• Join over 1.2 million students every month
  • Accelerate your learning by 29%
  • Unlimited access from just £6.99 per month

A Textual Analysis and Response to: In Memory of Zoe Yalland and Tortoise By Andrew Motion.

Extracts from this document...

Introduction

A Textual Analysis and Response to: In Memory of Zoe Yalland and Tortoise By Andrew Motion. By Christine Read. Both poems represent suffering in the twentieth century, albeit different types. Both are also written in blank verse. This allows the author to write using a very flexible form not being hampered in the expression of thought or syntactic structure by the need to rhyme. The title ‘In Memory of Zoë Yalland’ is stating clearly that this is a memorial to the lady; however, this does not mean that it is an obituary. Although it is written after her death I don’t necessarily see it as an obituary, rather more of an epitaph, and a bitter one at that. Obituaries are generally very generous in their remembrance of the deceased. They usually describe their life and the contributions they made to it, paint a pretty picture of how loved they were and how sadly missed they’ll be. This poem is totally contrary to the norm as regard to obituaries. ...read more.

Middle

Here is a man who has fought wars, seen comrades suffer and die, and is left but a shell of his former self. He has shut himself away from the world, for it’s grievances are nothing compared to what he has seen and experienced. He walks around like you or I and yet in his eyes his turmoil is clearly visible. Nothing is important to him anymore; he wanders day to day, questioning nothing, existing, and drifting like a forgotten spirit. This poem is brimming with bathos. It made me feel melancholy. Zoë’s poem is quite angrily written. There are undertones of bitterness and regret, maybe these are emotions felt by the author for his subject. Words such as ‘dog shit’ and ‘nothing done’ show the harshness of the author’s feelings towards her situation. His tone throughout is sad and regretful, with a hint of unfairness; he knew an awful lot about her life. It paints a very bleak picture of a young, hopeful, yet very sad life that never quite came up to her expectations. ...read more.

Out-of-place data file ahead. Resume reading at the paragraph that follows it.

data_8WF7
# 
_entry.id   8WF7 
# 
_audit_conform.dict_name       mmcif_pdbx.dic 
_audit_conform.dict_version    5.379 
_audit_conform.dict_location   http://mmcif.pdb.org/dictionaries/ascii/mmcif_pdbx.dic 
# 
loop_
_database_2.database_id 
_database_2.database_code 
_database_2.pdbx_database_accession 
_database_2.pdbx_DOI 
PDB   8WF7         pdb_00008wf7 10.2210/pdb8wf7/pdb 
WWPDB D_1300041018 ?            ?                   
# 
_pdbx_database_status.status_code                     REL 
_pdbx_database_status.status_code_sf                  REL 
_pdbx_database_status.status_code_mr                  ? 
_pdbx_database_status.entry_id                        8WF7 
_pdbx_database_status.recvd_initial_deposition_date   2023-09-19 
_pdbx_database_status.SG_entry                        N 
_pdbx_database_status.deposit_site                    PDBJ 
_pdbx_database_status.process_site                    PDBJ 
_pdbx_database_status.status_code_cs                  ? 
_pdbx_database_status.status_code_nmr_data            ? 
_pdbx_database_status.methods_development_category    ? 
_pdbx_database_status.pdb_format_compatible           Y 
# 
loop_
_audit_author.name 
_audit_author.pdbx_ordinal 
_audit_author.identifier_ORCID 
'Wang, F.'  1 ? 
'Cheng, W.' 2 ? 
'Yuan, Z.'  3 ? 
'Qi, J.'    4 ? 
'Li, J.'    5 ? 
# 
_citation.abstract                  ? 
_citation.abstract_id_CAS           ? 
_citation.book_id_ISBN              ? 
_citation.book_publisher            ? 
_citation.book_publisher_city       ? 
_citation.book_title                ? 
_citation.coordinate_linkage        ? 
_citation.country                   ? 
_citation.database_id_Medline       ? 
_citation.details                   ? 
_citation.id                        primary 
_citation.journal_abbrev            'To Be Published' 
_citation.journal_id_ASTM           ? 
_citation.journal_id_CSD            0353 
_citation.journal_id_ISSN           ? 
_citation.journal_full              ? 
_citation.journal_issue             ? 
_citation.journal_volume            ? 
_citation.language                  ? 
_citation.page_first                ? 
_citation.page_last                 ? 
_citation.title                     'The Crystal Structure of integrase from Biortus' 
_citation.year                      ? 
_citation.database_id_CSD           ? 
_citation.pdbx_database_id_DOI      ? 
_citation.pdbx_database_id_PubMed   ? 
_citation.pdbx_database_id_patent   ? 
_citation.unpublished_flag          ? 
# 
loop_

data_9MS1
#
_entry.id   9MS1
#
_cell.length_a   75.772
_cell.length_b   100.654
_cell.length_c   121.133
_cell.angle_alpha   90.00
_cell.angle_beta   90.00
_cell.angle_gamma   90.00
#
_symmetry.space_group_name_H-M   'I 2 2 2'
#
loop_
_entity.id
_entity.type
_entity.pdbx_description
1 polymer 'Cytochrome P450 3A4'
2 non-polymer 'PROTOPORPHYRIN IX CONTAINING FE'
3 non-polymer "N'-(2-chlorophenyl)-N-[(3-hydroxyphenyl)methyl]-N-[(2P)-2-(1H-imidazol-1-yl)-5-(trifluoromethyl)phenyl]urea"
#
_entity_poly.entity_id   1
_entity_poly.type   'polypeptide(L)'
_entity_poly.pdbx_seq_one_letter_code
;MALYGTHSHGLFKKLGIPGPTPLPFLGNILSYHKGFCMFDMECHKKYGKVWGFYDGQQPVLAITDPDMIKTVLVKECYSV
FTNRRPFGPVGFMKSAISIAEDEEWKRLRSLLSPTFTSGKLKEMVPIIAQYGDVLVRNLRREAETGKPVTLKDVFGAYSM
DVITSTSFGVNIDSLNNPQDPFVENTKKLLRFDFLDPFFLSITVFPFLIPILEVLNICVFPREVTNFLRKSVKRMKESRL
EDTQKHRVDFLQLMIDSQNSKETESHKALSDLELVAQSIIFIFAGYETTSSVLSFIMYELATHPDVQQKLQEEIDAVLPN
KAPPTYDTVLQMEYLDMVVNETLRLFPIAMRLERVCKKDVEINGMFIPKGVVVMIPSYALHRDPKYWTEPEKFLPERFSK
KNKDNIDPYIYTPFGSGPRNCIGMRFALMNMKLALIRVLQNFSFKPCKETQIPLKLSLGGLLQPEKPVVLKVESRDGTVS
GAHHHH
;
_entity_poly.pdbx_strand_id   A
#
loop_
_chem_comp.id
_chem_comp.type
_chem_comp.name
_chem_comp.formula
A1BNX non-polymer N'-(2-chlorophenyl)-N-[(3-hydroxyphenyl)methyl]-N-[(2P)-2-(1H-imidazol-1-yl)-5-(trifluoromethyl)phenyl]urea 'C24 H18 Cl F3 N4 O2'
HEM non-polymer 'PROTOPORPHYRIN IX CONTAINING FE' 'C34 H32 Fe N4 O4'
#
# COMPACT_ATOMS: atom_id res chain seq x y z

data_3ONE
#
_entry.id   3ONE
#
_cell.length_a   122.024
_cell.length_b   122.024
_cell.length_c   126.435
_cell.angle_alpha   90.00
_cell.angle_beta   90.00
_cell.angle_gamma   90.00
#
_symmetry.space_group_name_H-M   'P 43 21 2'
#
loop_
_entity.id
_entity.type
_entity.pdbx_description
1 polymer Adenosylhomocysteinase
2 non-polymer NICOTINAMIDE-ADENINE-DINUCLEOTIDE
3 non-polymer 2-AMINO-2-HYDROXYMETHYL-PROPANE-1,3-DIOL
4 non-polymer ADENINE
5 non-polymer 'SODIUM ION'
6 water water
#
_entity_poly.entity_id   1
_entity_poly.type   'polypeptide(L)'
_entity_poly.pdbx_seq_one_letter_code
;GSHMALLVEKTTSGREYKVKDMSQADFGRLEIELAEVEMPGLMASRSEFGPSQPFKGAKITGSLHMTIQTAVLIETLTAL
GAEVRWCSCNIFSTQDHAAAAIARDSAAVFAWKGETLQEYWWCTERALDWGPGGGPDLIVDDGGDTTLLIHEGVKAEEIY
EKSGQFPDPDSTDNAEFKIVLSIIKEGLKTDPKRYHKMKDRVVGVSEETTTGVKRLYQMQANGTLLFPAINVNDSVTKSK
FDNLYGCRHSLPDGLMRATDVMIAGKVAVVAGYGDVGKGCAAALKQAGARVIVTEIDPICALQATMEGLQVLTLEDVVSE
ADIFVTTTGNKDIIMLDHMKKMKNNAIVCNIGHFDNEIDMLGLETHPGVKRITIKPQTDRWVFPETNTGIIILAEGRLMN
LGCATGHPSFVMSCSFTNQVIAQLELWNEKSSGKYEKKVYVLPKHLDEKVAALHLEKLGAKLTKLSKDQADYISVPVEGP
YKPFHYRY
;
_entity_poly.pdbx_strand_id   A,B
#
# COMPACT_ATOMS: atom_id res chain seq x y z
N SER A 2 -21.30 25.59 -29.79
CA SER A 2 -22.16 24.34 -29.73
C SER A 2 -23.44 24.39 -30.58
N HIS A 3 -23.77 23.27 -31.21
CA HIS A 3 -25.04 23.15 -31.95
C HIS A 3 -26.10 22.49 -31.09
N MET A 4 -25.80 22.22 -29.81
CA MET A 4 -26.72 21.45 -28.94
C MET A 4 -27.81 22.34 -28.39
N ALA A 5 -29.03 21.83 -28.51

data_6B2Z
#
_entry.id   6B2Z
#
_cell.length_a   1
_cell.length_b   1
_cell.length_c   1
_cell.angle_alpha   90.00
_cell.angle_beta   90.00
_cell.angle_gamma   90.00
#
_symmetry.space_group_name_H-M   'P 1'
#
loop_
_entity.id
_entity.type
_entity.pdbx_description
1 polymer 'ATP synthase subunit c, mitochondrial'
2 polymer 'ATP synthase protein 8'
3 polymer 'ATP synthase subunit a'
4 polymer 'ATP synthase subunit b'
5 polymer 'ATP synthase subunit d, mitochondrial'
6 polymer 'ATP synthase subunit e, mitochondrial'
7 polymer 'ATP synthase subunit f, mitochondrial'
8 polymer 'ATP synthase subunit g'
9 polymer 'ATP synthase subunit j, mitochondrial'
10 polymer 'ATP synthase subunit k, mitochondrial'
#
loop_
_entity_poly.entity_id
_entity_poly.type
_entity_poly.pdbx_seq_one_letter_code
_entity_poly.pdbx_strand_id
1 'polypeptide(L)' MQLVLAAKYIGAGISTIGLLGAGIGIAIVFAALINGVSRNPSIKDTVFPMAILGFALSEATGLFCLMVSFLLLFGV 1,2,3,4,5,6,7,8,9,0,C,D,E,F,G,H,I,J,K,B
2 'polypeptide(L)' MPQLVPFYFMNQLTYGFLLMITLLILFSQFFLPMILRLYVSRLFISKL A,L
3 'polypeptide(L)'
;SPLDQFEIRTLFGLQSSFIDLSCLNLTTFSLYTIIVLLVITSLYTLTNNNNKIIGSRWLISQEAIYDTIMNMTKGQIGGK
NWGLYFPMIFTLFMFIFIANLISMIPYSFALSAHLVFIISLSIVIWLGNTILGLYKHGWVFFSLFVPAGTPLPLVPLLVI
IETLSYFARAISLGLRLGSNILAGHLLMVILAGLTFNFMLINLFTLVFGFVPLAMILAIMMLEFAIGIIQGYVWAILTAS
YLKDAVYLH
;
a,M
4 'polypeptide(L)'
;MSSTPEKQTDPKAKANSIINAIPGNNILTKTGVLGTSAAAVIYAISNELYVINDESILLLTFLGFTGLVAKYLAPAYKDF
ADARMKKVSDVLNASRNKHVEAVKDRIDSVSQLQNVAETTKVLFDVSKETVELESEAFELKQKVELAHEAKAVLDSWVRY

Conclusion

His words were cutting, as if to shock the reader into recognising the reality of this awful situation. The text of ‘Tortoise’ in comparison to ‘Zoë’ is quite positive, although in a sad way. ‘So he became a sort of miraculous stone’ suggests that even though he was struggling he overcame his problems and adjusted, even after he had everything ‘shot away’. Everything about the poem suggests a gentle surrender to life’s difficulties. ‘You see?’ is almost like saying, “oh well!” phrases like ‘no question either’, ‘no reason to hurry’ and ‘life is simple’, are all positive, but in the context of the poem it’s as if he has given up, and so, life is no longer difficult. He can’t change what has happened, so he just lives with it, inside his shell. In conclusion I found ‘In Memory of Zoë Yalland to be a very negative poem with harsh realities and no hope, while ‘Tortoise’ was more positive and hopeful, although it still cleverly portrayed suffering using a clever use of language. While ‘In Memory of Zoë Yalland’ bore pathos, ‘Tortoise’ contained bathos. These were two poems both displaying suffering but in entirely different ways. ...read more.